Article: J.-W. OESTMANN, L. SCHNEIDEREIT
CST Life Sciences – a Cooperative Tool for Civilian and Military Health Systems
CST (Certified-Science-Training) Life Sciences is a joint project by the Charité in Berlin and the German Military Medical Corps that will search for, evaluate and certify educational contents with relevance for the organisation, the methodology and the communication of science within the life sciences in order to improve the scientific base of civilian and military medical activities.
The Charité – the medical faculty of both the Humboldt University and the Free University of Berlin – is one of the largest medical schools and research institutions in Europe. Quite a number of scientific achievements - some found worthy of a Nobel prize - have been achieved here. The modern Charité builds on this past to establish a life sciences environment unparalleled in its history.
Every year between 600 and 700 candidates pass the doctoral exams at the Charité – physicians, dentists and other life scientists. Quite a few of these young scientists serve in the German military – just like Rudolf Virchow and Robert Koch who both held military ranks while working here. The friendly relations between the two institutions continue to this day.
The Charité has been faced with the challenge to improve the quality of its scientific output and to establish a sounder base for clinical decision making. In this effort it joins great institutions all over the world. The implementation of reliable scientific data in daily clinical management has been the focus for quite some time - evidence based medicine is the proper term. But change is also necessary at the level of the preclinical sciences: „Scientific illiteracy“ describes the inability of large parts of the health community to understand – and properly communicate – results of well performed studies and to discriminate between studies of higher and lower merit. This deficiency has dire consequences for health systems everywhere - in terms of financial and human costs.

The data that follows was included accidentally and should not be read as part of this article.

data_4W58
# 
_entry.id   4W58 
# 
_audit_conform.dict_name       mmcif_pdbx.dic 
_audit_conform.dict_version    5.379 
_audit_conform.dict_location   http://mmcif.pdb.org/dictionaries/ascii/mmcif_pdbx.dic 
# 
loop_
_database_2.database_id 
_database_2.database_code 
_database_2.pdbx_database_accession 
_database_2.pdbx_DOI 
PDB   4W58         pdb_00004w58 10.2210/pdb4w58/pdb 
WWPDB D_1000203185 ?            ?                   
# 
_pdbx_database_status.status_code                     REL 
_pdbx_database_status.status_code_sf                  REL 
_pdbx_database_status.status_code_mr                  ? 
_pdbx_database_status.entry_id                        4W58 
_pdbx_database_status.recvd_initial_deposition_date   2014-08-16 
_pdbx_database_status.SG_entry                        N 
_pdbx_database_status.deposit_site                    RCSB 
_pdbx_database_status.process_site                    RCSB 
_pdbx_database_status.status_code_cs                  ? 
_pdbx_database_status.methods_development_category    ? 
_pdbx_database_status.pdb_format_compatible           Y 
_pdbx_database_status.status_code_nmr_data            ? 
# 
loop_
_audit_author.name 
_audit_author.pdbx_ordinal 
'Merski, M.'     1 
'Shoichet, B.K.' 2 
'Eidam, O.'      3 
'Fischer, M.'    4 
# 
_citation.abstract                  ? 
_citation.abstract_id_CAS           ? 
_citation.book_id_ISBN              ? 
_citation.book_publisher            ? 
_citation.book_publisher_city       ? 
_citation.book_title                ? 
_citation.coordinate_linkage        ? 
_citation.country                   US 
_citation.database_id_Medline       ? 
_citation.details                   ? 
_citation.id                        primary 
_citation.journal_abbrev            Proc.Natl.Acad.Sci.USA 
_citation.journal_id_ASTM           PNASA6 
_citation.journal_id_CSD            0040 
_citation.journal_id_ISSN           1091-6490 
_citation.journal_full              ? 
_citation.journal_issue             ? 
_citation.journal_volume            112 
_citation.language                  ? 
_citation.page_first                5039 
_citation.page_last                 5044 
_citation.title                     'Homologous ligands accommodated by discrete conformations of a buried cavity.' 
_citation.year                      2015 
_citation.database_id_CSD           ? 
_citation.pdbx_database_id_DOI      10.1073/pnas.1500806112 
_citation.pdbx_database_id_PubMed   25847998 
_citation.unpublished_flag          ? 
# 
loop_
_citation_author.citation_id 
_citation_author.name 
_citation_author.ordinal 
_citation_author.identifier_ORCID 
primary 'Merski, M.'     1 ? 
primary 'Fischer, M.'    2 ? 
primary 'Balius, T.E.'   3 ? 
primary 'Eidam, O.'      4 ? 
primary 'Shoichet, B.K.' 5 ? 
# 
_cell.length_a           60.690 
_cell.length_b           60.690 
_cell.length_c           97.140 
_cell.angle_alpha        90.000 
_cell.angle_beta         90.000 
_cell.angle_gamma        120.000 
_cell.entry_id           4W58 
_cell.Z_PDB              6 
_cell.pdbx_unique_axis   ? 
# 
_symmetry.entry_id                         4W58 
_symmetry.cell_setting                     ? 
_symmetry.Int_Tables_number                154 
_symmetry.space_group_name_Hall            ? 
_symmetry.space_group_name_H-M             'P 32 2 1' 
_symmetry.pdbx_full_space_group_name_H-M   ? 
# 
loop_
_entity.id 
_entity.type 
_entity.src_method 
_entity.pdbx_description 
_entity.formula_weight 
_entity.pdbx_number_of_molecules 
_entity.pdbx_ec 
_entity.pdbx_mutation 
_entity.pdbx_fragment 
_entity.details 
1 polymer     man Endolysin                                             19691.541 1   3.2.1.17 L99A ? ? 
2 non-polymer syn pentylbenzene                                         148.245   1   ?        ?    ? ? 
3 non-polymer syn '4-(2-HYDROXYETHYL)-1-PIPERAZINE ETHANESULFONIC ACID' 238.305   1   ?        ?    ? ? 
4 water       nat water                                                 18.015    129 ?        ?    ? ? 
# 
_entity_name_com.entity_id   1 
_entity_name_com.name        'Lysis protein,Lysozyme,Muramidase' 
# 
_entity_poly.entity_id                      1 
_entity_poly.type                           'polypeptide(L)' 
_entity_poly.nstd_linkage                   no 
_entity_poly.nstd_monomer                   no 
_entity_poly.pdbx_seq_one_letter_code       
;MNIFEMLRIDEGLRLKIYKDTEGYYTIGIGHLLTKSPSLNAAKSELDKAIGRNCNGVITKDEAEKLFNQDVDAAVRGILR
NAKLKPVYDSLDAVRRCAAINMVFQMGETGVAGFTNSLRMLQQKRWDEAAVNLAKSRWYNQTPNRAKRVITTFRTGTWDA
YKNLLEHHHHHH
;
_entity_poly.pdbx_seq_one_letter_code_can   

The need to educate a larger part of the society to the proper organisation, methodology and communication of the life sciences is thus obvious. With the Certified- Science-Training (CST) environment Charité takes a novel approach in that it adapts an established tool to that end - the Continued Medical Education (CME) scheme used to upkeep the knowledge of practicing physicians in Europe and the US. The German military medical corps has embraced the CST concept and decided to join the Charité in this effort. The project is supported by the Berlin Board of Physicians and scientifically monitored by the Max Planck Institute of Human Development in Berlin. It is in line with European Union initiatives to develop innovative concepts for the third cycle of university education as structured in the Bologna process and reinforced in the Bergen communiqué of 2005.